"We continue to see promising new technologies in gastroenterology that are providing significant improvements in quality of life for patients," said Richard Rothstein, M.D., of Dartmouth Medical School. "At the same time, we are evaluating the effectiveness of some procedures in an effort to streamline the treatment of the most widespread gastrointestinal diseases. The overall goal is to maximize the potential of the best procedures for early detection and treatment."
A Prospective Trial Comparing Wireless Capsule Endoscopy and Barium Contrast Series for Small Bowel Surveillance in Hereditary Polyposis Syndromes (Abstract M1368)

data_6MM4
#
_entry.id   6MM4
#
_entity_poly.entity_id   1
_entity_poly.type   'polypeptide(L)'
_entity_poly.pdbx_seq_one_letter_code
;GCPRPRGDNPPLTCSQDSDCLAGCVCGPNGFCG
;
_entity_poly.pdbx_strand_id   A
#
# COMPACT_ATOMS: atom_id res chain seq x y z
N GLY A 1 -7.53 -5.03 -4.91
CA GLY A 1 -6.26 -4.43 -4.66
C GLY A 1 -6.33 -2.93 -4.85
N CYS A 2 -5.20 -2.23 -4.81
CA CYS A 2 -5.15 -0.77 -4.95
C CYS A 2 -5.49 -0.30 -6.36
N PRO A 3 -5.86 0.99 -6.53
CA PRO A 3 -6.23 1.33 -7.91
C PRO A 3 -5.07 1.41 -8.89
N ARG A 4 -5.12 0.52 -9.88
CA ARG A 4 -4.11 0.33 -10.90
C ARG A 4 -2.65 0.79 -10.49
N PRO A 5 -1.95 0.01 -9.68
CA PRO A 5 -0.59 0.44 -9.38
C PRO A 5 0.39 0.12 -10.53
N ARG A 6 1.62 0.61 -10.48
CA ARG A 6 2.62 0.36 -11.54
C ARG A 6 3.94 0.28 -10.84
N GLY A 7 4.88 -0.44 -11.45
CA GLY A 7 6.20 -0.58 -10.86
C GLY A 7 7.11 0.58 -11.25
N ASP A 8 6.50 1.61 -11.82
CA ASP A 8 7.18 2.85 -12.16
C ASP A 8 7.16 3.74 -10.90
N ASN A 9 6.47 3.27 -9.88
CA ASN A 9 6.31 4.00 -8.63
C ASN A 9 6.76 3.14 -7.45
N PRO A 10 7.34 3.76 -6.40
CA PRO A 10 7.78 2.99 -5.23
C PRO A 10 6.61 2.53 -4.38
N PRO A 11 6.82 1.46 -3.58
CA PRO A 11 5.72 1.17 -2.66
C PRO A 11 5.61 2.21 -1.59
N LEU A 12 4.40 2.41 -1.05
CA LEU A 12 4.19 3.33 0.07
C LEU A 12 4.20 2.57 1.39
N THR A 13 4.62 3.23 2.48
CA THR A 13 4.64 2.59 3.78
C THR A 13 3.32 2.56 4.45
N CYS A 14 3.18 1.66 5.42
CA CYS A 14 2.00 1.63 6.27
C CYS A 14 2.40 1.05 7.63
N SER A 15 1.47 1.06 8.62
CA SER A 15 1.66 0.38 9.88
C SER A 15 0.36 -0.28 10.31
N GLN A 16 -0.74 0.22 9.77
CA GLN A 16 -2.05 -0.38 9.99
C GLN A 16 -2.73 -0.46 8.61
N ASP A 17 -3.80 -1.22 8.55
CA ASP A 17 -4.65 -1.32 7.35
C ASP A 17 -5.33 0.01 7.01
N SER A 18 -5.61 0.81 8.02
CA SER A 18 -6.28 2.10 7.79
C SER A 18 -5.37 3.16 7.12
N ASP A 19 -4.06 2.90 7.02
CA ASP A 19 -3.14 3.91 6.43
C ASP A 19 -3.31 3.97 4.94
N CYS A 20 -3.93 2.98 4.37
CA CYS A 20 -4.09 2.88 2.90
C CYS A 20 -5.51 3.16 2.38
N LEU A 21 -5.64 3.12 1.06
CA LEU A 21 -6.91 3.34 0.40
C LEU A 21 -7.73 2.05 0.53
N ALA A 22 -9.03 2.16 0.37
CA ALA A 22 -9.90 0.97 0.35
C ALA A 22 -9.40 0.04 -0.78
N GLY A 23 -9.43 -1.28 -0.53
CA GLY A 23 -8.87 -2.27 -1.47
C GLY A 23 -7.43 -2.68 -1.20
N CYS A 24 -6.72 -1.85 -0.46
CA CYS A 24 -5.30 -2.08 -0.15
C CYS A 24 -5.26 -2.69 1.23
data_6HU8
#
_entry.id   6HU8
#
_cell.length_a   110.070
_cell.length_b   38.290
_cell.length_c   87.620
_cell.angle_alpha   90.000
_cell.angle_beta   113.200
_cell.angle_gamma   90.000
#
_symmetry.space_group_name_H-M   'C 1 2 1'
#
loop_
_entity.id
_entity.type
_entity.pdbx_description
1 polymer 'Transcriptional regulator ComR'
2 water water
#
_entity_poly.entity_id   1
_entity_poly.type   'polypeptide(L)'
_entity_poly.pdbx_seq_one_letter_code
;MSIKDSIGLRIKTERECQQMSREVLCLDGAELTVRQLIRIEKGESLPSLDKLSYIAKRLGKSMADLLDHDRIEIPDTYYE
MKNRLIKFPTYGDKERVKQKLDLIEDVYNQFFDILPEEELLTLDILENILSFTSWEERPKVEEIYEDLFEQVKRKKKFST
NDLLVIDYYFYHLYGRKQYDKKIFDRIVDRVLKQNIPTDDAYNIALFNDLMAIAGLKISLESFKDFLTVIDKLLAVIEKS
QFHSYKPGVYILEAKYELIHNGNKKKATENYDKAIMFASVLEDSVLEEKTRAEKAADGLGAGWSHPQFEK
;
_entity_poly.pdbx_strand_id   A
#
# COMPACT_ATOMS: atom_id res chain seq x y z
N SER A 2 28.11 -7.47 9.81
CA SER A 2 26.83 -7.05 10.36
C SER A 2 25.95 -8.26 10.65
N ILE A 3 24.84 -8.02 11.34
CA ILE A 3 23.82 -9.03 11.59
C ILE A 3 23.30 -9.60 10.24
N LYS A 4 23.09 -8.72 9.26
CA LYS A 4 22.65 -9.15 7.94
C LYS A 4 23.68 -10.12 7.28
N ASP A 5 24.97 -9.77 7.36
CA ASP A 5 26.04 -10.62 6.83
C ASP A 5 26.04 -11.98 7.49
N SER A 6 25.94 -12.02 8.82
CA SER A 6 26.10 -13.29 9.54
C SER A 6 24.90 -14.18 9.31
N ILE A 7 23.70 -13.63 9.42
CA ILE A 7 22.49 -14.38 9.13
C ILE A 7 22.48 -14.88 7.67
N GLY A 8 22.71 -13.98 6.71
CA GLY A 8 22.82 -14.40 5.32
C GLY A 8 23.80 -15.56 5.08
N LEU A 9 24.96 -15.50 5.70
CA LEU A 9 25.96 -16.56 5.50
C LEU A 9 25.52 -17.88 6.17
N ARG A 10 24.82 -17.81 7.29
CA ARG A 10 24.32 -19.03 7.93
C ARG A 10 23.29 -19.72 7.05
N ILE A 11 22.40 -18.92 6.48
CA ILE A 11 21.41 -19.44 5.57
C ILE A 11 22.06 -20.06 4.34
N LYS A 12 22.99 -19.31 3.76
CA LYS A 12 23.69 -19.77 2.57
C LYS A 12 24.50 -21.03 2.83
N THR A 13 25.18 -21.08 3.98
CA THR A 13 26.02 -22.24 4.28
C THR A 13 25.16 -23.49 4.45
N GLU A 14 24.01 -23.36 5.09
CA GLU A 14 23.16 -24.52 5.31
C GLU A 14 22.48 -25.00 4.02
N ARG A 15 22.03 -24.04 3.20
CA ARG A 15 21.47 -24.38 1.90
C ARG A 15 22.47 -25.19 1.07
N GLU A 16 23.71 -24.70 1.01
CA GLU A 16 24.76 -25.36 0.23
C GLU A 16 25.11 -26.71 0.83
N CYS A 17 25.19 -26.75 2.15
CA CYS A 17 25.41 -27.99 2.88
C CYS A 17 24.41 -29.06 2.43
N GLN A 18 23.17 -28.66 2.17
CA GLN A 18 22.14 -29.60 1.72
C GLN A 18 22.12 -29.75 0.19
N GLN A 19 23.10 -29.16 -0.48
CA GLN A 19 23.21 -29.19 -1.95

Wireless capsule endoscopy, a procedure involving a tiny pill camera, is relatively new and has demonstrated its effectiveness in assessing various conditions in the small intestine. Traditional procedures to identify polyps have included barium contrasts, in which X-ray images are taken after reflective liquid is inserted into the small intestine. In this head-to-head comparison, researchers found the wireless capsule technology performed significantly better than traditional barium X-rays in accurately identifying polyps in the small intestine.
The study examined 24 patients with gastrointestinal diseases using both procedures to locate polyps in the small intestine, recording the number and location of all polyps discovered. The wireless capsule technology identified polyps in seven of the patients, while the barium contrasts found polyps in only three. The polyps in the four patients identified only by the wir